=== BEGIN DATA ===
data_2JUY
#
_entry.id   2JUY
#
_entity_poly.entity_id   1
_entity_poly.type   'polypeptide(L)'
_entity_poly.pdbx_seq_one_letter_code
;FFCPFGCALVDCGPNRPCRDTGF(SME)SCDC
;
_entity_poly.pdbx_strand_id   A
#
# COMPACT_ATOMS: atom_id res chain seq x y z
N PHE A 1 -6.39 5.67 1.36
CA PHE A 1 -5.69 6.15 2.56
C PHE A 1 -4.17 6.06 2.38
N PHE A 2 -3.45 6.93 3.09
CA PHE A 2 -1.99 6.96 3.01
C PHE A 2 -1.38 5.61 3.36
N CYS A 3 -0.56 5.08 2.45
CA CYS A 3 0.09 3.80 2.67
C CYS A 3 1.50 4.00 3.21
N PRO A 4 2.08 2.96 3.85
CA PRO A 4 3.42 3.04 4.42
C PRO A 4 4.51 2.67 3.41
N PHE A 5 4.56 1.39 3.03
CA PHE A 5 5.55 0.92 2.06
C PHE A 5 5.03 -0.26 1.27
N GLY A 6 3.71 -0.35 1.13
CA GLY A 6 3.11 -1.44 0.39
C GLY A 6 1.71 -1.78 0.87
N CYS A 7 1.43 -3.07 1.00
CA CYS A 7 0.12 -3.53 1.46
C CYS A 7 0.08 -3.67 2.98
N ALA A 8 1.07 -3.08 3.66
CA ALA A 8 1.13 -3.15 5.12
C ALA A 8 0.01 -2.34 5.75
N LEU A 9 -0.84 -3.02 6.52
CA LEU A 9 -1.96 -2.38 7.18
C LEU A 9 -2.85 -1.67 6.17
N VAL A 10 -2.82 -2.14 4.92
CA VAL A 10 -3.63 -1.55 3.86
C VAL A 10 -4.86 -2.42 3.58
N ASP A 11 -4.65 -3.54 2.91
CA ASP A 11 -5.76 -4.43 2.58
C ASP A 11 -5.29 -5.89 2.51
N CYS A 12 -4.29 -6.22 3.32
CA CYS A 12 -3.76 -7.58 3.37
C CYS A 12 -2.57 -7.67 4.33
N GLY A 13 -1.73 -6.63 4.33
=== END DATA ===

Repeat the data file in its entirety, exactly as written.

data_2JUY
#
_entry.id   2JUY
#
_entity_poly.entity_id   1
_entity_poly.type   'polypeptide(L)'
_entity_poly.pdbx_seq_one_letter_code
;FFCPFGCALVDCGPNRPCRDTGF(SME)SCDC
;
_entity_poly.pdbx_strand_id   A
#
# COMPACT_ATOMS: atom_id res chain seq x y z
N PHE A 1 -6.39 5.67 1.36
CA PHE A 1 -5.69 6.15 2.56
C PHE A 1 -4.17 6.06 2.38
N PHE A 2 -3.45 6.93 3.09
CA PHE A 2 -1.99 6.96 3.01
C PHE A 2 -1.38 5.61 3.36
N CYS A 3 -0.56 5.08 2.45
CA CYS A 3 0.09 3.80 2.67
C CYS A 3 1.50 4.00 3.21
N PRO A 4 2.08 2.96 3.85
CA PRO A 4 3.42 3.04 4.42
C PRO A 4 4.51 2.67 3.41
N PHE A 5 4.56 1.39 3.03
CA PHE A 5 5.55 0.92 2.06
C PHE A 5 5.03 -0.26 1.27
N GLY A 6 3.71 -0.35 1.13
CA GLY A 6 3.11 -1.44 0.39
C GLY A 6 1.71 -1.78 0.87
N CYS A 7 1.43 -3.07 1.00
CA CYS A 7 0.12 -3.53 1.46
C CYS A 7 0.08 -3.67 2.98
N ALA A 8 1.07 -3.08 3.66
CA ALA A 8 1.13 -3.15 5.12
C ALA A 8 0.01 -2.34 5.75
N LEU A 9 -0.84 -3.02 6.52
CA LEU A 9 -1.96 -2.38 7.18
C LEU A 9 -2.85 -1.67 6.17
N VAL A 10 -2.82 -2.14 4.92
CA VAL A 10 -3.63 -1.55 3.86
C VAL A 10 -4.86 -2.42 3.58
N ASP A 11 -4.65 -3.54 2.91
CA ASP A 11 -5.76 -4.43 2.58
C ASP A 11 -5.29 -5.89 2.51
N CYS A 12 -4.29 -6.22 3.32
CA CYS A 12 -3.76 -7.58 3.37
C CYS A 12 -2.57 -7.67 4.33
N GLY A 13 -1.73 -6.63 4.33